By Porter Anderson, Editor-in-Chief | @Porter_Anderson
‘Two Thought Provoking Days’
As Publishing Perspectives readers know from our London Book Fair coverage of the program’s announcement, the International Publishers Association‘s (IPA) coming 2019 African Seminar is a two-day event produced in collaboration with the Kenya Publishers Association in Nairobi.
Today (May 1) we have news of an updated speakers’ roster for the June 14 and 15 event. In announcing newly added specialists to the list, Lawrence Njagi, the Kenya association’s president—and managing director with Mountain Top Publishers—is quoted referencing the inspirational quality of many of the speakers’ work.
“We undoubtedly have two thought provoking days of discussion,” Njagi says, “on Africa as a leader in international publishing.”
Among recently added participants is Andre Breedt, the London-based managing director of Nielsen Book Research International, who will be on hand with Nielsen’s information on Kenya, Nigeria, and South Africa, and to describe what the company is doing in terms of data collection on the continent.
Breedt, as some Publishing Perspectives readers know from his frequent presentations in international conference settings, is South African, himself, and can bring extensive personal references to his statistical study of the region.
More newly added speakers, with information provided by the Kenya association and IPA include:
Tabichi teaches math and physics at a remote school in Kenya’s Rift Valley. His work with his students at Keriko Mixed Day Secondary School in Pwani resulted in his major win in March in the Varkey Foundation’s Global Teacher Prize competition. The US1 million prize was presented to him by film actor Hugh Jackman at a ceremony in Dubai and honored his success in an international shortlist that included nine other outstanding educators.
The prize is of particular value to Tabichi and his work, in that he reportedly has traditionally contributed 80 percent of his monthly income to combat poverty, investing in community projects, the local educational scene, and sustainable agriculture.
Tabichi, a Franciscan, speaks of his role as being that of a “destiny enabler” for students who become “resilient, creative, and productive” in society when given the right tools in education.
You can hear Tabichi speak about his work in the video below, produced by the Varkey program.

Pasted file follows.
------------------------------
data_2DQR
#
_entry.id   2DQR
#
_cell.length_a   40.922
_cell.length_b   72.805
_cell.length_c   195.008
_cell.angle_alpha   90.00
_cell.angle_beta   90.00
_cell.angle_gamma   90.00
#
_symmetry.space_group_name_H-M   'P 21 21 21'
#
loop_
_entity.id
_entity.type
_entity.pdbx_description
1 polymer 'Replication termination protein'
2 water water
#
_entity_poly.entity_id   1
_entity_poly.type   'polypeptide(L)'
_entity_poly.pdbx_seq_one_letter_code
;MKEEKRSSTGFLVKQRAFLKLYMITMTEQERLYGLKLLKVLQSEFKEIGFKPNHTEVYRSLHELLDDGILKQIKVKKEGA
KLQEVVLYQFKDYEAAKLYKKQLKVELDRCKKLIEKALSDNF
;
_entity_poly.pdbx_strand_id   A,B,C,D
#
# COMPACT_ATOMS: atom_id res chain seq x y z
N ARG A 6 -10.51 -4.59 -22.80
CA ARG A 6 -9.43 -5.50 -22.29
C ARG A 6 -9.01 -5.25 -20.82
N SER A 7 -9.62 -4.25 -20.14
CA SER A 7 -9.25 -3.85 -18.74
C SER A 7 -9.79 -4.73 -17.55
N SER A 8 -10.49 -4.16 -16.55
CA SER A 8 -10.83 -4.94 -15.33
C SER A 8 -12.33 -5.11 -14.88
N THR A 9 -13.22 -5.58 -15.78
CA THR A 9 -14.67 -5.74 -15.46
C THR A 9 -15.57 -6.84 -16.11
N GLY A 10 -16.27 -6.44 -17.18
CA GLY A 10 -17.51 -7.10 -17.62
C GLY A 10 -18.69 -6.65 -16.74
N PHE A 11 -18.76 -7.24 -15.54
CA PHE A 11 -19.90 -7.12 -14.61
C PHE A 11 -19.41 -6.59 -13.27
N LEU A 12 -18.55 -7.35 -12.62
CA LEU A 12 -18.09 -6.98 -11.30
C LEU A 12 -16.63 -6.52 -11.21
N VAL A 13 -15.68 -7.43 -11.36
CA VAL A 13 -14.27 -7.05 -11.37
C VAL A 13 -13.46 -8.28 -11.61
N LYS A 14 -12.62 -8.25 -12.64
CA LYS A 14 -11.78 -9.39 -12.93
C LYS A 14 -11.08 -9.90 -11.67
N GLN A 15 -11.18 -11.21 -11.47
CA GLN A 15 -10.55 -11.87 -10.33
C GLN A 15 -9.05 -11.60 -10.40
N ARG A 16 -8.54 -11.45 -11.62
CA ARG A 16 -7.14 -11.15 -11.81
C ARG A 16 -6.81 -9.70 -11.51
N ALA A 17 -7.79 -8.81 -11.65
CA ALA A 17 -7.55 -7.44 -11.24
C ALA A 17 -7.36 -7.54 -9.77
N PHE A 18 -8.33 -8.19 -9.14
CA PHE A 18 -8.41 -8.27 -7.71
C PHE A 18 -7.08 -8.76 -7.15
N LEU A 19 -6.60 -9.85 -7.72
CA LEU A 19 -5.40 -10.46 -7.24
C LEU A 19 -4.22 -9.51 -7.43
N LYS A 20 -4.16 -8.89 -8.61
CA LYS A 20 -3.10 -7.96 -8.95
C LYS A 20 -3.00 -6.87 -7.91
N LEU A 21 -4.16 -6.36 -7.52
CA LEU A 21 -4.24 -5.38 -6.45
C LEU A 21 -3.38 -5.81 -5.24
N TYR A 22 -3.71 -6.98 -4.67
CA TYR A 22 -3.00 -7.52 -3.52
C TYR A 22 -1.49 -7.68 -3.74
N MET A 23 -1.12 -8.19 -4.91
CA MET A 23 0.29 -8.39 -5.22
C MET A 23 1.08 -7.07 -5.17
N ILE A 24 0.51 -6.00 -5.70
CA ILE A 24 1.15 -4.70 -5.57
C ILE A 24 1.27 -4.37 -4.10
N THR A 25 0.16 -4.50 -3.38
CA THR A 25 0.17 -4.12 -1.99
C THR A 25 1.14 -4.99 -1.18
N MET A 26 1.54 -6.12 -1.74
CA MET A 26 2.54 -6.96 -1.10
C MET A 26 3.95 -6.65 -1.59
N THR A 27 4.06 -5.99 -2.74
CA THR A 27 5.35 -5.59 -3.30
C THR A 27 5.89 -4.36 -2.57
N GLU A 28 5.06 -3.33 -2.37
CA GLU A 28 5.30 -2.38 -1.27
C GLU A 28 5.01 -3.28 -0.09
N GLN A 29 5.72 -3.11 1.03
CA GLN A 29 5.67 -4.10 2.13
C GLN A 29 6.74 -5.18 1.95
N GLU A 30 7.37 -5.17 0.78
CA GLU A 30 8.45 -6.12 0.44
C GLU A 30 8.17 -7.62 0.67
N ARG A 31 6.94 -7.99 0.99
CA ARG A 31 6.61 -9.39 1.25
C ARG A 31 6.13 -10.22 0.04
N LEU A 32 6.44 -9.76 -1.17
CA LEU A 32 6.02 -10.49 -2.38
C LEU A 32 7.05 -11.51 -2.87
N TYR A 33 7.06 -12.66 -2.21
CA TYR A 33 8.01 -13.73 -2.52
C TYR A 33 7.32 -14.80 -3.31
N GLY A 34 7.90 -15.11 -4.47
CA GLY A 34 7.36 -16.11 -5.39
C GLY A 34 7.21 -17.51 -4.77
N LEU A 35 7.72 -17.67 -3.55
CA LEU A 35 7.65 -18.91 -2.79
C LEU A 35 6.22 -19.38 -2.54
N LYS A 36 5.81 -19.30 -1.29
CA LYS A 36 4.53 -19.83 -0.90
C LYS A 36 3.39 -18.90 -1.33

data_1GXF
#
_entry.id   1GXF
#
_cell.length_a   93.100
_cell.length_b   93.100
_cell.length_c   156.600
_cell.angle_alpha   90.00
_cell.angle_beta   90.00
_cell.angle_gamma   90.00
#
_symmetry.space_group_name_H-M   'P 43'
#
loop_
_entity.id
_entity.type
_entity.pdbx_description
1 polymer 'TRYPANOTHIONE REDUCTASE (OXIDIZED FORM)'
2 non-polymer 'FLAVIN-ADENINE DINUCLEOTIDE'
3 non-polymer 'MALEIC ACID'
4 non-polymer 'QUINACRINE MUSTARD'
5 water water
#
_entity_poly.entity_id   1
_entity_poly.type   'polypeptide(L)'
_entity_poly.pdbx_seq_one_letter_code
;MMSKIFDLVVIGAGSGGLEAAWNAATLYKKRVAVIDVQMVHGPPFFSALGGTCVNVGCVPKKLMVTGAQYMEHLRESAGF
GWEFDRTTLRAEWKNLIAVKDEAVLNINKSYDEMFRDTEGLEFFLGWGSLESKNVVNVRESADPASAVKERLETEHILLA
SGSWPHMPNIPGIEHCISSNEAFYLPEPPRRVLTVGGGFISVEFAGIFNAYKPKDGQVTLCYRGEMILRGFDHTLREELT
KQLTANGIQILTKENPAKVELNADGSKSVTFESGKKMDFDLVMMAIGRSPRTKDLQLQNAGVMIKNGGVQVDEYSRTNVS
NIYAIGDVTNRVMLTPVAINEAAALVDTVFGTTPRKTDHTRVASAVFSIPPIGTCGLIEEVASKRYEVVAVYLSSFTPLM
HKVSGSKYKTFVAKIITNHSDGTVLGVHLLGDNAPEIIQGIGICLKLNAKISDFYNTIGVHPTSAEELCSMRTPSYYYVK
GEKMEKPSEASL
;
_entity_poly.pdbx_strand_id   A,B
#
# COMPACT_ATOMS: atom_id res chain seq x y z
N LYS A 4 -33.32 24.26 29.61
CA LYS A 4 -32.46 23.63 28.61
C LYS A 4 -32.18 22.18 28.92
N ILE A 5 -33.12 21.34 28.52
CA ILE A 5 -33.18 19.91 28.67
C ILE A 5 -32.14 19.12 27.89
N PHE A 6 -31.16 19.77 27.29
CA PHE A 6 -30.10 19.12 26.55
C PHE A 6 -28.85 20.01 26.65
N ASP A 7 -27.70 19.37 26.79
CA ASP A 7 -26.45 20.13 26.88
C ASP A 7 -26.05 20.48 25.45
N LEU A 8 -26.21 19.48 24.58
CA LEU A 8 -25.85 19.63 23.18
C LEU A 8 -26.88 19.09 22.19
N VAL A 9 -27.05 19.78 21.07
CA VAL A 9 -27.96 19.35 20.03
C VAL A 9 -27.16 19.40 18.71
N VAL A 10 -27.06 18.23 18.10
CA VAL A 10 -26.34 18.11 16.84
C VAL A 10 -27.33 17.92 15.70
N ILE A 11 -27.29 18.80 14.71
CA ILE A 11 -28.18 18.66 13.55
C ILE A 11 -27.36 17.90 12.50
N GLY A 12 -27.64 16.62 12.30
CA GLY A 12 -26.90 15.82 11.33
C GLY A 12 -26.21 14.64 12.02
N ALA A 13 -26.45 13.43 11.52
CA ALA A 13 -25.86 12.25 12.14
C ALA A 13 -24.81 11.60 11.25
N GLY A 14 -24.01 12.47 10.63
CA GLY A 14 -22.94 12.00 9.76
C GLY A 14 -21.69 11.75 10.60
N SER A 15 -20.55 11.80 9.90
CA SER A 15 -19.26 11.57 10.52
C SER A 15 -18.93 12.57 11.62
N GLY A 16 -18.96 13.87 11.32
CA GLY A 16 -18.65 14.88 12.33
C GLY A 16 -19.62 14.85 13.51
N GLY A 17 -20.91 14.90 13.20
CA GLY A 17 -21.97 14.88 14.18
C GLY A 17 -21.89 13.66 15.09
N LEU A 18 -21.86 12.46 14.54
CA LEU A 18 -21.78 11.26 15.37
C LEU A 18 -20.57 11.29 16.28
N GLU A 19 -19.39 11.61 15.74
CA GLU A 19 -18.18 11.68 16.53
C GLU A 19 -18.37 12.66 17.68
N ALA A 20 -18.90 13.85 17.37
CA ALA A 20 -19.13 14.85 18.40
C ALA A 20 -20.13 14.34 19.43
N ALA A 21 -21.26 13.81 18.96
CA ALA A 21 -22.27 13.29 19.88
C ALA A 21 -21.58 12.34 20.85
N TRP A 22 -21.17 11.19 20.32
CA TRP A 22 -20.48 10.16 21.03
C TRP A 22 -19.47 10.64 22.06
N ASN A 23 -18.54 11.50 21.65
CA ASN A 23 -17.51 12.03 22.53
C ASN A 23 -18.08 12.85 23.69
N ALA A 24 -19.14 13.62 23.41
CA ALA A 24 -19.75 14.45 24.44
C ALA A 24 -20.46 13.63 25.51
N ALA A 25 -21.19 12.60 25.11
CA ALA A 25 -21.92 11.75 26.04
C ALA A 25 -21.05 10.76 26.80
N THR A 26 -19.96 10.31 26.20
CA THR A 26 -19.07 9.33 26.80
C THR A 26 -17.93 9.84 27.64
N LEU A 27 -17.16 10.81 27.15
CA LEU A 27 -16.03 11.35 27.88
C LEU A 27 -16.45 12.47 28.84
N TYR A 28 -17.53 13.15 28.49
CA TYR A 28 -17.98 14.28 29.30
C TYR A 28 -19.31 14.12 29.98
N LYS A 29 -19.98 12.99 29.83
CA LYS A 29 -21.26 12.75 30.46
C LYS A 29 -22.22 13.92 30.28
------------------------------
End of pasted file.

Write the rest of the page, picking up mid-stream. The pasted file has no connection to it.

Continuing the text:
Among Kenya’s best known and honored publishing figures, Chakava is from Vokoli in the Vihiga District, and started his publishing career as chief editor with Heinemann Educational Books in Nairobi where he worked with African writers including Ali Mazrui, Chinua Achebe, and Marjorie Oludhe Macgoye. He is at times honored with introductions as “the father of African publishing.”
As chairman since the 1990s of East African Educational Publishers, he has published textbooks and cultural titles, in the process earning the 2006 Prince Claus Award for initiatives that have had a positive impact on society. He’s known as a champion for publishing in indigenous languages and for his belief that local languages preserve a people’s culture.
At the Nairobi seminar, he’ll speak on how the publishing industry can support African authors in reaching international audiences, as well as on his expertise in indigenous-language content. Like Tabichi’s remarks, Chakava’s comments will be heard in one of the conference’s “Publishing Ecosystems Talks” that IPA vice-president Bodour Al Qasimi and her team have introduced with Njagi’s association for the programming.
CEO of the firm Twaweza Communications, Njogu is a leading proponent of the protection and promotion of Swahili and community languages, including Kenyan Sign Language.
Originally from Kericho County, he holds a BA from Kanyatta University in Swahili studies, with an MA from the University of Nairobi and took his doctorate in linguistics from Yale in 1993, focusing his dissertation on the dialogue poetry of East Africa.
In 2012, Njogu was one of 10 activists given an award for promoting democracy, inclusion, and equal opportunity by the Ford Foundation in its 50th year of work in the region.
Linguistic diversity, Njogu says, is one of the key building blocks of “national confidence.”
Focus Areas in the Agenda
At the Nairobi seminar, several areas of concentration will be brought to the stage in sessions with specialists and observers in the field. These include:
- Textbook Policies: Reaching the Goal of a Textbook for Every Child in Africa, with Brian Wafawarowa, chair of the IPA’s Inclusive Publishing and Literacy committee and former president of South Africa’s publishers association, as well as Julius Jwan who directs the Kenya Institute of Curriculum Development
- Copyright Protection and the Threat of Piracy
- Developing Africa’s Next Generation of Publishers, Writers, and Artists, featuring Kenyan poet Peter Kimani and the Nigerian twin brothers Chidi and Chika Nwaogu, who founded the digital publishing platform Publiseer
- Digital Transformation and Disruption in African Publishing
- The Growing Threat of Self-Censorship
- Creating the Readers of the Future
- Lost Tongues: The Struggle to Preserve Indigenous African Languages, with Zimbabwe’s Petina Gappah and South Africa’s Elinor Sisulu
- Data Innovation: Developing Data and Statistical Capabilities to Support the Publishing and Creative Industries
Additional updates on programming will follow soon here at Publishing Perspectives.